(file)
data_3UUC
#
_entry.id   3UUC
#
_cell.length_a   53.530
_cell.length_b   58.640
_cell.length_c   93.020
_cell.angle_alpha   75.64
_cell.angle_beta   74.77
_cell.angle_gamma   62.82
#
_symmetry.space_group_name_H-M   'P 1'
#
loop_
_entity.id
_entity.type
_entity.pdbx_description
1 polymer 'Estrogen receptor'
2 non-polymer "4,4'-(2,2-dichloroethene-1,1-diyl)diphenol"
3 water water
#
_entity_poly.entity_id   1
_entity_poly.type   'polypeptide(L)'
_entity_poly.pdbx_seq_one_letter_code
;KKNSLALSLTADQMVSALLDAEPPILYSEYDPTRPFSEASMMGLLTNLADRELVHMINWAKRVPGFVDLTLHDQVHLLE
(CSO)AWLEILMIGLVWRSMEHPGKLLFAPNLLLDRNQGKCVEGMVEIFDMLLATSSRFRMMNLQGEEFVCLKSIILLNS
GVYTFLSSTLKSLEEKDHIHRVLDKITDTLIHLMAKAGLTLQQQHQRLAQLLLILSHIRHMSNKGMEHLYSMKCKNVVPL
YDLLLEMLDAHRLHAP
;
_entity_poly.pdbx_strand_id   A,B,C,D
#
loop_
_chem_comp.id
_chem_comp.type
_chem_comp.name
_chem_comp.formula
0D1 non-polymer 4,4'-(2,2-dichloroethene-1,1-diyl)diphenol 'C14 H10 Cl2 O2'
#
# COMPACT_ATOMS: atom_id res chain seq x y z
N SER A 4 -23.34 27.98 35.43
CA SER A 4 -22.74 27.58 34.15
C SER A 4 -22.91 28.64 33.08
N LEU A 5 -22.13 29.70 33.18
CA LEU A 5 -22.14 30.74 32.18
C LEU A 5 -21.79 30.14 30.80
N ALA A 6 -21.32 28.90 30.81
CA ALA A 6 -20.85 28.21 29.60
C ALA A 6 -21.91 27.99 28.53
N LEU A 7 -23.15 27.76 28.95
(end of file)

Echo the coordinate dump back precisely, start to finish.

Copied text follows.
data_3UUC
#
_entry.id   3UUC
#
_cell.length_a   53.530
_cell.length_b   58.640
_cell.length_c   93.020
_cell.angle_alpha   75.64
_cell.angle_beta   74.77
_cell.angle_gamma   62.82
#
_symmetry.space_group_name_H-M   'P 1'
#
loop_
_entity.id
_entity.type
_entity.pdbx_description
1 polymer 'Estrogen receptor'
2 non-polymer "4,4'-(2,2-dichloroethene-1,1-diyl)diphenol"
3 water water
#
_entity_poly.entity_id   1
_entity_poly.type   'polypeptide(L)'
_entity_poly.pdbx_seq_one_letter_code
;KKNSLALSLTADQMVSALLDAEPPILYSEYDPTRPFSEASMMGLLTNLADRELVHMINWAKRVPGFVDLTLHDQVHLLE
(CSO)AWLEILMIGLVWRSMEHPGKLLFAPNLLLDRNQGKCVEGMVEIFDMLLATSSRFRMMNLQGEEFVCLKSIILLNS
GVYTFLSSTLKSLEEKDHIHRVLDKITDTLIHLMAKAGLTLQQQHQRLAQLLLILSHIRHMSNKGMEHLYSMKCKNVVPL
YDLLLEMLDAHRLHAP
;
_entity_poly.pdbx_strand_id   A,B,C,D
#
loop_
_chem_comp.id
_chem_comp.type
_chem_comp.name
_chem_comp.formula
0D1 non-polymer 4,4'-(2,2-dichloroethene-1,1-diyl)diphenol 'C14 H10 Cl2 O2'
#
# COMPACT_ATOMS: atom_id res chain seq x y z
N SER A 4 -23.34 27.98 35.43
CA SER A 4 -22.74 27.58 34.15
C SER A 4 -22.91 28.64 33.08
N LEU A 5 -22.13 29.70 33.18
CA LEU A 5 -22.14 30.74 32.18
C LEU A 5 -21.79 30.14 30.80
N ALA A 6 -21.32 28.90 30.81
CA ALA A 6 -20.85 28.21 29.60
C ALA A 6 -21.91 27.99 28.53
N LEU A 7 -23.15 27.76 28.95